February 2008 Market Timing Update

"Risk comes from not knowing what you're doing"

~ Warren Buffet

E-Alert Update:

S&P 500 Index: 1331.29

Marketimer views the establishment of a correction bottom as a process which unfolds over a given period of time. This process involves the initial establishment of a closing S&P 500 Index low, followed by a short rally, followed by a test of the area of the previously established low on reduced trading volume. The initial closing low in the current stock market correction process occurred on January 22, when the S&P 500 Index closed at 1310.50. The market subsequently rallied for eight days, at which point it began the process of testing the area of the January 22 closing low.

In our view, the correction bottoming process has proceeded with a high degree of historical consistency to date. We have witnessed a decided reduction in selling pressure during the testing process, which is essential to a successful outcome. We now rate the stock market attractive for purchase on any weakness that occurs in the current area of the S&P 500 Index low 1300's, or any minor weakness that occurs below that level.

We view any such stock market weakness as an attractive buying opportunity for subscribers seeking to add to stock market positions. We regard any additional testing and probing in this S&P 500 Index price range as an opportunity to purchase equities at what we regard as bargain level prices.

The Professional Opinion

Bob starts out the newsletter defining recession in its classical definition of an S&P  500 index decline of more than 20% on a closing basis.   He points out that every bull market has had at least on decline of 10% or more and that has occurred.  

Corrections in the 15 - 19% range are uncommon, but not unheard of.

Presidential election years are somewhat different because incumbents generally prefer to remain in office and what happens when the economy is not going in  the right direction?  Fiscal stimulus packages.  This is one of the reasons recessions during a presidential election are generally brief and mild.  In 1960 and in 1980 there were brief and mild recessions of  16 - 17%  and in each election year the market bottomed out in February through April.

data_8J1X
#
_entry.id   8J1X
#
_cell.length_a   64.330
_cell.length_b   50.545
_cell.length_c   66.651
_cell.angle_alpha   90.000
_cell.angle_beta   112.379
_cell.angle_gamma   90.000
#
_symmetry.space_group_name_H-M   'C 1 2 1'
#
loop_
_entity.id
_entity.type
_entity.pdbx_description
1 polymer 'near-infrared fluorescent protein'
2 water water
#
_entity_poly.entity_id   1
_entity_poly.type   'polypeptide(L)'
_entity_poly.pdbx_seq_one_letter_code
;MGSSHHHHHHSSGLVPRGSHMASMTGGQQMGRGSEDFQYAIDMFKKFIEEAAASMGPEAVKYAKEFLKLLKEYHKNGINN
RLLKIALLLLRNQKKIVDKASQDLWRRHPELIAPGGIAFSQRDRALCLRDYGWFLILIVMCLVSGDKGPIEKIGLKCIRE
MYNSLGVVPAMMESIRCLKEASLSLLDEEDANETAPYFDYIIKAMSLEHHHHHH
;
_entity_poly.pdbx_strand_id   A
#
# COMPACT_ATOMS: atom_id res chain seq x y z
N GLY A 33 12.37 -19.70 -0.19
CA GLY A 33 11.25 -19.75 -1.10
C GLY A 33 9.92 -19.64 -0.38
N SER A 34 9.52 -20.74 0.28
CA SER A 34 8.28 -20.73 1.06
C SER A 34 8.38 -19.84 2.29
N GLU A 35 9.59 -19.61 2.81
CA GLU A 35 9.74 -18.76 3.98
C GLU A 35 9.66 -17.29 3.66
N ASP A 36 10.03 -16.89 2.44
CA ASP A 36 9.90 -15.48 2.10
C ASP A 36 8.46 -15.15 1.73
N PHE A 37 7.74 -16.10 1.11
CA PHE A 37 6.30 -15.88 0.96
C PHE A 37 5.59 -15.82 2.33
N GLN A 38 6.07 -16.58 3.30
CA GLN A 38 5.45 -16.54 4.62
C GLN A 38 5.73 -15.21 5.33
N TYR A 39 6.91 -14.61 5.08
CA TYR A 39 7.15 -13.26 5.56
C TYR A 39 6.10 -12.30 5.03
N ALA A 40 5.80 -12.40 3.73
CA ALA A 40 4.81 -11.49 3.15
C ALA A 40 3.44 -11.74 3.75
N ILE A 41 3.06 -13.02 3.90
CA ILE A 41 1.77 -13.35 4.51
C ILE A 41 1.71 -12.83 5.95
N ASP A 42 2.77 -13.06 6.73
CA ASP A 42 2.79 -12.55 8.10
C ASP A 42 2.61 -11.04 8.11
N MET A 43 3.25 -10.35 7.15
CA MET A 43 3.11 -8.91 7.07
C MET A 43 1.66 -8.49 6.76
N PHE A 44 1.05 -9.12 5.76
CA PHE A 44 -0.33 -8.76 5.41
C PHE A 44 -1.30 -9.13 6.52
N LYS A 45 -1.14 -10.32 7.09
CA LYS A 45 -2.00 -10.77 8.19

In Bob's view the door is open to a brief and mild recession with economic weakness in the first two quarters possibly going negative, but not by much.  Jobless claims rose sharply in January and retail sales have slowed.  The checks in the mail from Uncle Sam should help offset the impact of high energy prices.  

The anticipated slowdown in economic growth in the first half, with a recovery underway in the second half of the year as resulted in a lowered estimate of real GDP growth somewhere in the 1 - 2% range.  Although 2008 is off to a rock start, Bob expects the market to end the year on a positive note, in positive territory.

It is once again noted that the talking heads in the financial news media are declaring a deep recession is now underway but Bob does not believe that to be the case.  

Of course, on the other end of the spectrum you have Hillary saying she wants to freeze interest rates for the next five years as if she could, and as if she actually thinks she has a clue as to what she is talking about.  

The market is returning to a more normalized trading pattern after the rogue trader from France did his best to lose Societe Generale a ton of cash.

Fed Policy

So far, the Fed has reduced the fed funds rate by 1.25% and is getting closer to bringing the short term rates to a level where they would stimulate economic growth.  This will also help out those still stuck with adjustable rate mortgages and provide a little relief to the housing sector.


No changes to portfolios.  There was no advice as to attractive  S&P levels for investing new money so I would assume the dollar cost averaging approach is the best bet.


One benefit of all this is the ongoing bull market has the possibility for extending well into 2009.

Hang in there folks.

The Yukon
Back to the Yukon........................sigh.

Mood Music:

    The song in this clip reminds me of the financial news media and the fear and anxiety they are trying to foster, sort of.  

    Genre is action, nothing objectionable. About 14mb, high quality and a couple minutes long.


Footnote: Whoops, sorry about that - January was a hectic month.  Someone who seriously disagrees with about everything I say   financially but enjoys the commentary pointed out the fact that the link does not work.

The link will work now.

And as an aside,  if you have something useful to contribute and it is in the general context of things financial, feel free.  


Wow.  Spend a couple weeks in the Yukon and all hell breaks loose.  

I might get a couple emails a month about subjects financial - and that would be a good month.

Kind of irritating in that I spend 10 times more on this and the Cairn gets 10 times more press.  Rotten little dog.  

I opened up the inbox to see at first what I thought was a whole bunch of spam and then realized it was a lot of people worried about the market.  So rather than answer all these emails, I decided to post my ramblings a bit early.

While it is gratifying to know that some actually read these pages and a few find it useful,  I am not a financial adviser.